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obtained a warrant to search Campbell's car because she had attempted to avoid the Bank Secrecy Act which requires the filing of an IRS report for any transaction over $10,000. The defendants were charged with conspiring to defraud the government by concealing the nature of and income from Campbell's business affairs in violation of 18 U.S.C. § 371. The indictment did not make clear what function of the Treasury Department the defendants were impeding and the government changed its theory of the case throughout the indictment process and trial. The defendants could have been charged properly under section 7206(4) of the Internal Revenue Code which makes it a felony to conceal any goods or commodities on which a tax or levy has been imposed.

This Court held that defendants could not be charged under the defraud clause but convicted on evidence which supports the offense clause. In Minarik, the Court interpreted section 371 finding:

the "offense" and "defraud" clauses as applied to the facts of this case are mutually exclusive, and the facts proved constitute only a conspiracy under the offense clause to violate 26 U.S.C. § 7206(4)....

875 F.2d at 1187. The Court concluded that when Congress creates a specific offense out of conduct which was previously criminalized only if it took the shape of a conspiracy to defraud the United States, the court should require that a criminal conspiracy regarding that conduct be brought exclusively under the offense clause. Id. at 1194. Thus, if the offense clause covers an act or offense, a person cannot alternatively be convicted under the broad defraud clause. This rule comes into effect most often when a Congressional statute closely defines the duties a defendant is accused of violating. The Court reasoned that requiring an indictment to charge a defendant with conspiracy to commit a specific crime reduces the uncertainty in a case by defining up front the alleged crime.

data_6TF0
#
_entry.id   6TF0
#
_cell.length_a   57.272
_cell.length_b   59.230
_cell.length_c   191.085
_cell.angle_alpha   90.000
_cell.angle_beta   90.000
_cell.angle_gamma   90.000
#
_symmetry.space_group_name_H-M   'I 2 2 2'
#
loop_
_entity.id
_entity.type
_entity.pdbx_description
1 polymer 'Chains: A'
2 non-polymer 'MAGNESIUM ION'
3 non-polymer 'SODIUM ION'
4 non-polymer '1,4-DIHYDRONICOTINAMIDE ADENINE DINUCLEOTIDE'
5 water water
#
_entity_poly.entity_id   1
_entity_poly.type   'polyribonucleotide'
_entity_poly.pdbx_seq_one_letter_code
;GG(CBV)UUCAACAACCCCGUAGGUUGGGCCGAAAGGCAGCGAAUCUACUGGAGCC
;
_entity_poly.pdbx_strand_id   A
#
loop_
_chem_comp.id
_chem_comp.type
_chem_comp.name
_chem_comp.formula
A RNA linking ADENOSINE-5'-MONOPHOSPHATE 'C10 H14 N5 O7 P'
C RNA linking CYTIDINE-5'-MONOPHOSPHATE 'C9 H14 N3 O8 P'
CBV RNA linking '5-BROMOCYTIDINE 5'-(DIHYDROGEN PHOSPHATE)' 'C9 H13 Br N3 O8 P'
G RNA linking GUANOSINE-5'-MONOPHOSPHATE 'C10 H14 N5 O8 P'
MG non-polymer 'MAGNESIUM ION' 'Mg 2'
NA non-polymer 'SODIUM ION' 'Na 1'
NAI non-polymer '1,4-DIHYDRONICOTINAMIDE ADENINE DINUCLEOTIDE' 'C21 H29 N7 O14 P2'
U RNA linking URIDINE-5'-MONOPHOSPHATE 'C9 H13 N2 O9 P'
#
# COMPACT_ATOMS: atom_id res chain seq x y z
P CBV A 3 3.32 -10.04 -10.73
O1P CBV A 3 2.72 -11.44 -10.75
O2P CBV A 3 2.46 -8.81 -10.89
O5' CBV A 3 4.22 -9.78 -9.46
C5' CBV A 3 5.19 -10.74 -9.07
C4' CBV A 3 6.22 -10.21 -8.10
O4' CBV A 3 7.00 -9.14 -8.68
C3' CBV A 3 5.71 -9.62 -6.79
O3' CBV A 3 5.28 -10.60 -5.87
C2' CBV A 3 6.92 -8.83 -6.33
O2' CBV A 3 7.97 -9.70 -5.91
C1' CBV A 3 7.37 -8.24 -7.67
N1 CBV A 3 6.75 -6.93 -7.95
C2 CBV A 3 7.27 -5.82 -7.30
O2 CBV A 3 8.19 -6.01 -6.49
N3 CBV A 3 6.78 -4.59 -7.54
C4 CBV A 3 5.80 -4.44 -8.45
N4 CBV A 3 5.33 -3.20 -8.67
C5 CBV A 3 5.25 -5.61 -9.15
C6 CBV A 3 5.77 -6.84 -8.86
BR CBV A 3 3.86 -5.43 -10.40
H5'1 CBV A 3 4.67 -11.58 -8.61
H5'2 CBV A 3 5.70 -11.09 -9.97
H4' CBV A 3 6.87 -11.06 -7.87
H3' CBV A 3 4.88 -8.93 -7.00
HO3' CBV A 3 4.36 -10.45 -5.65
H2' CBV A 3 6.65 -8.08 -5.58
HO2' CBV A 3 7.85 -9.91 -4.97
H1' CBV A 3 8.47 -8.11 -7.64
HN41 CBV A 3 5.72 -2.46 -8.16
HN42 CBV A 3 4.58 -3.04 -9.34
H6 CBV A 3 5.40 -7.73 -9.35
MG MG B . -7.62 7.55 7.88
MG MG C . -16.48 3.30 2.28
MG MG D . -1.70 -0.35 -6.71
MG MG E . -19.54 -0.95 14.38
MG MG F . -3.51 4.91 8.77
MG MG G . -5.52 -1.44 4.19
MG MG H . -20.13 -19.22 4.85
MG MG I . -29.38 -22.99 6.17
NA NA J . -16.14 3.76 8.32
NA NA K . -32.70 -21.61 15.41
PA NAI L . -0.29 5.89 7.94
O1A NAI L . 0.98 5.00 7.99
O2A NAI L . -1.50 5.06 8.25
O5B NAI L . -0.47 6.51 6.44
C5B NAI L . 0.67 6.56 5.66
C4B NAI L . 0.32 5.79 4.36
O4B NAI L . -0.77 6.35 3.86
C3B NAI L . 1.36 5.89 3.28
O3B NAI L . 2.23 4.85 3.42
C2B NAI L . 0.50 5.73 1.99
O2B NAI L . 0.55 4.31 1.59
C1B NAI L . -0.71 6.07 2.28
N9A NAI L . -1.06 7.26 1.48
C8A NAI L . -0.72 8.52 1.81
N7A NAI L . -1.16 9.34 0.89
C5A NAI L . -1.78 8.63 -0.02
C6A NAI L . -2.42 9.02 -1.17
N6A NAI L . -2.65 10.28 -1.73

Defendants here argue that the conduct alleged in Count I amounted to a violation of either 26 U.S.C. §§ 7206(1) or 7206(4) and that the conspiracy should have been charged under the offense clause of section 371. We disagree. The conspiracy alleged and proven here was broader than a violation of a specific statute.

This Court, in Minarik, noted that the holding in the case referred to the offense and defraud clauses "as applied to the facts in this case." 875 F.2d at 1187. The facts in Minarik and this case are...